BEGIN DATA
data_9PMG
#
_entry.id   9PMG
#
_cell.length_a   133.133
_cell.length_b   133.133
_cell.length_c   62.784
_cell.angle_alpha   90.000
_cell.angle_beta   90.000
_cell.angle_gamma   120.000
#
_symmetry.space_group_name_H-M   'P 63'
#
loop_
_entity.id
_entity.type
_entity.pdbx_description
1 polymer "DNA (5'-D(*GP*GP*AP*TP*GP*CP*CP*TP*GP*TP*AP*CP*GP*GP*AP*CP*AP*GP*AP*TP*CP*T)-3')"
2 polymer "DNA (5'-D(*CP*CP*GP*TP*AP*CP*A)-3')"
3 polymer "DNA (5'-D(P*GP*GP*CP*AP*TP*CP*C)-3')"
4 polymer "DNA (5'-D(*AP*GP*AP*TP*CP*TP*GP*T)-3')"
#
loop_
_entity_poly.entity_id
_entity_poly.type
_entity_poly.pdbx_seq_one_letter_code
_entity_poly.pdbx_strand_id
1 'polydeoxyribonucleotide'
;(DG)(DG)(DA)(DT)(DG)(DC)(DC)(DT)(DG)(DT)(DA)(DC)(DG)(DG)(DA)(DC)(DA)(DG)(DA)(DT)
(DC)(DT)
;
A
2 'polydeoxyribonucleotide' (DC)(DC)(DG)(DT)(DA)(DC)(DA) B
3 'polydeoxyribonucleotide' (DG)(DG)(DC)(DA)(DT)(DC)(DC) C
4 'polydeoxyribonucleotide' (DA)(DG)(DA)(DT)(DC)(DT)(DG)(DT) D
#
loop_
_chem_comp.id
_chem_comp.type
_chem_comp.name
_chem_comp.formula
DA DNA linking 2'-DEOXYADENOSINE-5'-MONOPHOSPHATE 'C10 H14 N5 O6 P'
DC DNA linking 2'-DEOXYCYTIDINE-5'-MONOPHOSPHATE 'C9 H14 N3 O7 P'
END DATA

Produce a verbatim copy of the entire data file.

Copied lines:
data_9PMG
#
_entry.id   9PMG
#
_cell.length_a   133.133
_cell.length_b   133.133
_cell.length_c   62.784
_cell.angle_alpha   90.000
_cell.angle_beta   90.000
_cell.angle_gamma   120.000
#
_symmetry.space_group_name_H-M   'P 63'
#
loop_
_entity.id
_entity.type
_entity.pdbx_description
1 polymer "DNA (5'-D(*GP*GP*AP*TP*GP*CP*CP*TP*GP*TP*AP*CP*GP*GP*AP*CP*AP*GP*AP*TP*CP*T)-3')"
2 polymer "DNA (5'-D(*CP*CP*GP*TP*AP*CP*A)-3')"
3 polymer "DNA (5'-D(P*GP*GP*CP*AP*TP*CP*C)-3')"
4 polymer "DNA (5'-D(*AP*GP*AP*TP*CP*TP*GP*T)-3')"
#
loop_
_entity_poly.entity_id
_entity_poly.type
_entity_poly.pdbx_seq_one_letter_code
_entity_poly.pdbx_strand_id
1 'polydeoxyribonucleotide'
;(DG)(DG)(DA)(DT)(DG)(DC)(DC)(DT)(DG)(DT)(DA)(DC)(DG)(DG)(DA)(DC)(DA)(DG)(DA)(DT)
(DC)(DT)
;
A
2 'polydeoxyribonucleotide' (DC)(DC)(DG)(DT)(DA)(DC)(DA) B
3 'polydeoxyribonucleotide' (DG)(DG)(DC)(DA)(DT)(DC)(DC) C
4 'polydeoxyribonucleotide' (DA)(DG)(DA)(DT)(DC)(DT)(DG)(DT) D
#
loop_
_chem_comp.id
_chem_comp.type
_chem_comp.name
_chem_comp.formula
DA DNA linking 2'-DEOXYADENOSINE-5'-MONOPHOSPHATE 'C10 H14 N5 O6 P'
DC DNA linking 2'-DEOXYCYTIDINE-5'-MONOPHOSPHATE 'C9 H14 N3 O7 P'